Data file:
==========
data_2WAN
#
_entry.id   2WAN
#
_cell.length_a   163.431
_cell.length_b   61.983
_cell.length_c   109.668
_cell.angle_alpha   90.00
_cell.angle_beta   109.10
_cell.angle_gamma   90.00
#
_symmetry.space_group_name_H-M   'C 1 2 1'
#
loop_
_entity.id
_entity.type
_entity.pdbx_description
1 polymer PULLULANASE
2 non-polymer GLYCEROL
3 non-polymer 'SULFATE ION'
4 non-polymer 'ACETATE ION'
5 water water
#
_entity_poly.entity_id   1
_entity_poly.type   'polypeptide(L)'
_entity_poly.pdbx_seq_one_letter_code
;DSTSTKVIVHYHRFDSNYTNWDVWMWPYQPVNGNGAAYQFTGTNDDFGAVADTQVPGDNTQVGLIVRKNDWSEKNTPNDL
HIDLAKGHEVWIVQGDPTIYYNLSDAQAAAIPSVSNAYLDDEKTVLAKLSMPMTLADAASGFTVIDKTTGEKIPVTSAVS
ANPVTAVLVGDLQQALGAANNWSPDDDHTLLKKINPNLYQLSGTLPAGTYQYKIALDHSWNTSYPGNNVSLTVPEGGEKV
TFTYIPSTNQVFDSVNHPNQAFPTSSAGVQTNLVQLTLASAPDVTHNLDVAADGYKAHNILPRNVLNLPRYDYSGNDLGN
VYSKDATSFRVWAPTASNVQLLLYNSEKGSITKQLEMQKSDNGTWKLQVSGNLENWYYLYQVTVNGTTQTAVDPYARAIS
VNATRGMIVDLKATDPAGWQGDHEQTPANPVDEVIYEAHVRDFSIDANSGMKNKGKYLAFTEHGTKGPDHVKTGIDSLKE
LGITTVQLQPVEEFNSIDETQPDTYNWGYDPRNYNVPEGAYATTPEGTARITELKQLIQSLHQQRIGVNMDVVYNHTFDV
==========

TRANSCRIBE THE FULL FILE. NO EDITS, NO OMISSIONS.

data_2WAN
#
_entry.id   2WAN
#
_cell.length_a   163.431
_cell.length_b   61.983
_cell.length_c   109.668
_cell.angle_alpha   90.00
_cell.angle_beta   109.10
_cell.angle_gamma   90.00
#
_symmetry.space_group_name_H-M   'C 1 2 1'
#
loop_
_entity.id
_entity.type
_entity.pdbx_description
1 polymer PULLULANASE
2 non-polymer GLYCEROL
3 non-polymer 'SULFATE ION'
4 non-polymer 'ACETATE ION'
5 water water
#
_entity_poly.entity_id   1
_entity_poly.type   'polypeptide(L)'
_entity_poly.pdbx_seq_one_letter_code
;DSTSTKVIVHYHRFDSNYTNWDVWMWPYQPVNGNGAAYQFTGTNDDFGAVADTQVPGDNTQVGLIVRKNDWSEKNTPNDL
HIDLAKGHEVWIVQGDPTIYYNLSDAQAAAIPSVSNAYLDDEKTVLAKLSMPMTLADAASGFTVIDKTTGEKIPVTSAVS
ANPVTAVLVGDLQQALGAANNWSPDDDHTLLKKINPNLYQLSGTLPAGTYQYKIALDHSWNTSYPGNNVSLTVPEGGEKV
TFTYIPSTNQVFDSVNHPNQAFPTSSAGVQTNLVQLTLASAPDVTHNLDVAADGYKAHNILPRNVLNLPRYDYSGNDLGN
VYSKDATSFRVWAPTASNVQLLLYNSEKGSITKQLEMQKSDNGTWKLQVSGNLENWYYLYQVTVNGTTQTAVDPYARAIS
VNATRGMIVDLKATDPAGWQGDHEQTPANPVDEVIYEAHVRDFSIDANSGMKNKGKYLAFTEHGTKGPDHVKTGIDSLKE
LGITTVQLQPVEEFNSIDETQPDTYNWGYDPRNYNVPEGAYATTPEGTARITELKQLIQSLHQQRIGVNMDVVYNHTFDV